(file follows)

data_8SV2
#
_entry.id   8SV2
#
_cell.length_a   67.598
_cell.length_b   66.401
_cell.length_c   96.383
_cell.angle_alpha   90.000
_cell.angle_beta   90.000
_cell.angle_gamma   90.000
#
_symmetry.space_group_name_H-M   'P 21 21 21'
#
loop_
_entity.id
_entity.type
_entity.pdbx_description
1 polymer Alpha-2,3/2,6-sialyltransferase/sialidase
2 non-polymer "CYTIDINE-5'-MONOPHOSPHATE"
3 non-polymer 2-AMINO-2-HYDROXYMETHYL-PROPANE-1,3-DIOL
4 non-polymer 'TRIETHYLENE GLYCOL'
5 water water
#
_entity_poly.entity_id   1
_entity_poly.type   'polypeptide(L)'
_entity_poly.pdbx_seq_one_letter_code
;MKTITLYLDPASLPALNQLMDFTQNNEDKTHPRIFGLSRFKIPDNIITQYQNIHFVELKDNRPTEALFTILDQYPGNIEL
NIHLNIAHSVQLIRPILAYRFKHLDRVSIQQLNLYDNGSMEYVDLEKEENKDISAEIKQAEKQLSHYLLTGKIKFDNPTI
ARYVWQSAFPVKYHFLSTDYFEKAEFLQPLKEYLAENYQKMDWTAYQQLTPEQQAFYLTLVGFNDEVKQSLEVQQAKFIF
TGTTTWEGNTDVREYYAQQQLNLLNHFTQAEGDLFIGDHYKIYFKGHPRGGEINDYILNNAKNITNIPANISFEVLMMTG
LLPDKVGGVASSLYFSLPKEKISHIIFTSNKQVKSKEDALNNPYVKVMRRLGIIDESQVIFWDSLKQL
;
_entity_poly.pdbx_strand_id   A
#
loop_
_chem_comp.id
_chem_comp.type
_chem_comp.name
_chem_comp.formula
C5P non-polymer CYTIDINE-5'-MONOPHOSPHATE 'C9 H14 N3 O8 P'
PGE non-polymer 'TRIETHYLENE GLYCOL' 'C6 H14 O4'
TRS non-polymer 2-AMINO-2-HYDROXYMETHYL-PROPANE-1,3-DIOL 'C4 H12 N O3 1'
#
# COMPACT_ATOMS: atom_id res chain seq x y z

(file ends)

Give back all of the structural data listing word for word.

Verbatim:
data_8SV2
#
_entry.id   8SV2
#
_cell.length_a   67.598
_cell.length_b   66.401
_cell.length_c   96.383
_cell.angle_alpha   90.000
_cell.angle_beta   90.000
_cell.angle_gamma   90.000
#
_symmetry.space_group_name_H-M   'P 21 21 21'
#
loop_
_entity.id
_entity.type
_entity.pdbx_description
1 polymer Alpha-2,3/2,6-sialyltransferase/sialidase
2 non-polymer "CYTIDINE-5'-MONOPHOSPHATE"
3 non-polymer 2-AMINO-2-HYDROXYMETHYL-PROPANE-1,3-DIOL
4 non-polymer 'TRIETHYLENE GLYCOL'
5 water water
#
_entity_poly.entity_id   1
_entity_poly.type   'polypeptide(L)'
_entity_poly.pdbx_seq_one_letter_code
;MKTITLYLDPASLPALNQLMDFTQNNEDKTHPRIFGLSRFKIPDNIITQYQNIHFVELKDNRPTEALFTILDQYPGNIEL
NIHLNIAHSVQLIRPILAYRFKHLDRVSIQQLNLYDNGSMEYVDLEKEENKDISAEIKQAEKQLSHYLLTGKIKFDNPTI
ARYVWQSAFPVKYHFLSTDYFEKAEFLQPLKEYLAENYQKMDWTAYQQLTPEQQAFYLTLVGFNDEVKQSLEVQQAKFIF
TGTTTWEGNTDVREYYAQQQLNLLNHFTQAEGDLFIGDHYKIYFKGHPRGGEINDYILNNAKNITNIPANISFEVLMMTG
LLPDKVGGVASSLYFSLPKEKISHIIFTSNKQVKSKEDALNNPYVKVMRRLGIIDESQVIFWDSLKQL
;
_entity_poly.pdbx_strand_id   A
#
loop_
_chem_comp.id
_chem_comp.type
_chem_comp.name
_chem_comp.formula
C5P non-polymer CYTIDINE-5'-MONOPHOSPHATE 'C9 H14 N3 O8 P'
PGE non-polymer 'TRIETHYLENE GLYCOL' 'C6 H14 O4'
TRS non-polymer 2-AMINO-2-HYDROXYMETHYL-PROPANE-1,3-DIOL 'C4 H12 N O3 1'
#
# COMPACT_ATOMS: atom_id res chain seq x y z